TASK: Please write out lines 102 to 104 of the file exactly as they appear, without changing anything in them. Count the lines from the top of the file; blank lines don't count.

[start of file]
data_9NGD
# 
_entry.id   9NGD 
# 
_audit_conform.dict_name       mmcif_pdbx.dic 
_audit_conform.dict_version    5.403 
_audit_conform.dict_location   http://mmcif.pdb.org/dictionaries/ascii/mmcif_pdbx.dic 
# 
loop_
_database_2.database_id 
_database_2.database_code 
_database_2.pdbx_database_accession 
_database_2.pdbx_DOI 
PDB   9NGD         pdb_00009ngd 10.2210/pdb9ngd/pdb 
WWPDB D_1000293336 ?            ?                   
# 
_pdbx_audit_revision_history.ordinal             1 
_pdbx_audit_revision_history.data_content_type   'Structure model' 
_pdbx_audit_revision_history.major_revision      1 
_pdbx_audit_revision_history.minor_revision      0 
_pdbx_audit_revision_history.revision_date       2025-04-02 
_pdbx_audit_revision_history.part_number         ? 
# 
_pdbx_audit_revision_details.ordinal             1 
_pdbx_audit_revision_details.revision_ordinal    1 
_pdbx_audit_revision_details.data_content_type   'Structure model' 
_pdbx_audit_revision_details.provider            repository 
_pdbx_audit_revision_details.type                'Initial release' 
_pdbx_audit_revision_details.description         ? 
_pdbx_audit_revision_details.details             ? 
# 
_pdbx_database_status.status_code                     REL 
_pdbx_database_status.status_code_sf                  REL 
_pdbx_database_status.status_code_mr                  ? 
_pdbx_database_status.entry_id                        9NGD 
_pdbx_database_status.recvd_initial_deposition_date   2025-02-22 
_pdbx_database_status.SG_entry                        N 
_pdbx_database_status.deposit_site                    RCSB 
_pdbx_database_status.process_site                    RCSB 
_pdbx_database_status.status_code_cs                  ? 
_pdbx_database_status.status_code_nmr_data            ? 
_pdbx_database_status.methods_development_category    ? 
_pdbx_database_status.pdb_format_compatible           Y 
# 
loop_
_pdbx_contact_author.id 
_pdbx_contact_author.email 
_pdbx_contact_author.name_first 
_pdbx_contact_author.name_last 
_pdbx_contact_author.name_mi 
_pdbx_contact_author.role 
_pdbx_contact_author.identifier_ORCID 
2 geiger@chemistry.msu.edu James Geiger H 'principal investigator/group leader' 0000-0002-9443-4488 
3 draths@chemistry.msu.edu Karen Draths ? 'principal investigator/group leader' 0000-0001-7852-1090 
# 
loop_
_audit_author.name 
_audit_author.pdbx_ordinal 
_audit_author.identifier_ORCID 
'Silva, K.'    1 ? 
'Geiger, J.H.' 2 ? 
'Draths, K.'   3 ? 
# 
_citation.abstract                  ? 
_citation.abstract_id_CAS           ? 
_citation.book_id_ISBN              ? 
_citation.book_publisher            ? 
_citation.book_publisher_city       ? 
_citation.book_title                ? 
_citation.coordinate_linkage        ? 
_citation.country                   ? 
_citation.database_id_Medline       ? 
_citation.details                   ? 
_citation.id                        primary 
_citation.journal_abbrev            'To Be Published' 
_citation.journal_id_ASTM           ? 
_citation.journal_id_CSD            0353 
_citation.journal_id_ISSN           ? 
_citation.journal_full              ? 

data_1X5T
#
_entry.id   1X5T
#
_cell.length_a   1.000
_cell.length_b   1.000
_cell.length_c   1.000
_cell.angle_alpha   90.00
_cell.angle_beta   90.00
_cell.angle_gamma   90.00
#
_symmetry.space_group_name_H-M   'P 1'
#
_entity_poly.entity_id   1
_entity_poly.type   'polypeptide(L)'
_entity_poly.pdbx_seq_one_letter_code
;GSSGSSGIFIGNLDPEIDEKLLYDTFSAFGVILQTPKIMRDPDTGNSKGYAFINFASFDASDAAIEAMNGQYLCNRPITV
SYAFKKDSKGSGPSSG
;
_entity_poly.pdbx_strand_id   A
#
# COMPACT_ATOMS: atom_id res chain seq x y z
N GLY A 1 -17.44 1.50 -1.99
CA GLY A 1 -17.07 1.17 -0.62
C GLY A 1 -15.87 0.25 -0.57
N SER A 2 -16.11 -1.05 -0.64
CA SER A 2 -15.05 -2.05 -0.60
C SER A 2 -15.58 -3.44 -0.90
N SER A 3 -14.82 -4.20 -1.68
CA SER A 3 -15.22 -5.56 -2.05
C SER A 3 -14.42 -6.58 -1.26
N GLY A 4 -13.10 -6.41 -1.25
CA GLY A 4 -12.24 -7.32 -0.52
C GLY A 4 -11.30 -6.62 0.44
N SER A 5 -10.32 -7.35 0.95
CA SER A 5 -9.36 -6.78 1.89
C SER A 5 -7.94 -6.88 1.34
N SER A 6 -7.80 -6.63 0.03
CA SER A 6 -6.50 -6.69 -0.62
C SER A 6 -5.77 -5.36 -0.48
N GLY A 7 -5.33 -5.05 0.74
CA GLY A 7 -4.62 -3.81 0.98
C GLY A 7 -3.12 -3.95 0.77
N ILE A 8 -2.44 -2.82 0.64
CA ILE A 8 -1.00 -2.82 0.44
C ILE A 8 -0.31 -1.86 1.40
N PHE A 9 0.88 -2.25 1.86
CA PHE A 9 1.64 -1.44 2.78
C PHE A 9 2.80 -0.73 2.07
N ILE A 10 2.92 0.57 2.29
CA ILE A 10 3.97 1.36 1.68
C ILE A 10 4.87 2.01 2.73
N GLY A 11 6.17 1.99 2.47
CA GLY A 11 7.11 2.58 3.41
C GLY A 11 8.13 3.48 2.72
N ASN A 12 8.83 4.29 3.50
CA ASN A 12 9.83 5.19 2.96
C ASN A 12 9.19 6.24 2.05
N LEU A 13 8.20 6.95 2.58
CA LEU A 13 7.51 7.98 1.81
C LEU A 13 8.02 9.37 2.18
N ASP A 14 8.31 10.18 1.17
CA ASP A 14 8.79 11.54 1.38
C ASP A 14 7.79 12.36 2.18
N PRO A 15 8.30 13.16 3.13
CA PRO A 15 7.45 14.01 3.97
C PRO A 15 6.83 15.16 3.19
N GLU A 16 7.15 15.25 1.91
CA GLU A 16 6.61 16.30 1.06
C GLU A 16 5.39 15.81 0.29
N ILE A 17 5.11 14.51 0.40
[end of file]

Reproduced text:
N GLY A 1 -17.44 1.50 -1.99
CA GLY A 1 -17.07 1.17 -0.62
C GLY A 1 -15.87 0.25 -0.57